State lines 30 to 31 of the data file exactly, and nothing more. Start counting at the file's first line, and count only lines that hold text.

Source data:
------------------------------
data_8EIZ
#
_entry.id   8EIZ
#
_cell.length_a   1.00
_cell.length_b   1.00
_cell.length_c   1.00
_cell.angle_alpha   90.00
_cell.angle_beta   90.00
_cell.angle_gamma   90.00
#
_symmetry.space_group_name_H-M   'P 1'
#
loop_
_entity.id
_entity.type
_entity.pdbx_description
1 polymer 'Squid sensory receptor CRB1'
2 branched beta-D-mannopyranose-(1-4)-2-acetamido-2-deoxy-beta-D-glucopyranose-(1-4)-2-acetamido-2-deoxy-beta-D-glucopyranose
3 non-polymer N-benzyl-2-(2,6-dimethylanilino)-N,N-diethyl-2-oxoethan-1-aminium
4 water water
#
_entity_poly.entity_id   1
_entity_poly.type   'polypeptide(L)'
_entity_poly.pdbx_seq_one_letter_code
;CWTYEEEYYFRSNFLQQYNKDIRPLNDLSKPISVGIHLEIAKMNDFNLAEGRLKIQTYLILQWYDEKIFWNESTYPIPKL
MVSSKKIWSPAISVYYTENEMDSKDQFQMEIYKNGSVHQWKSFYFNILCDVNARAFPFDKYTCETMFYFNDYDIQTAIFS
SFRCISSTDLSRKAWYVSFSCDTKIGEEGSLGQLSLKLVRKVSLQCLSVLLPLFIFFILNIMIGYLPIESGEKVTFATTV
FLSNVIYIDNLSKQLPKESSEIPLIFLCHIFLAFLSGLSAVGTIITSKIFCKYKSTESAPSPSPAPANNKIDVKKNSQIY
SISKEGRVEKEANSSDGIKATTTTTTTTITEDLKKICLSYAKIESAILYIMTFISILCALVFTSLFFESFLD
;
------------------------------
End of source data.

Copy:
SISKEGRVEKEANSSDGIKATTTTTTTTITEDLKKICLSYAKIESAILYIMTFISILCALVFTSLFFESFLD
;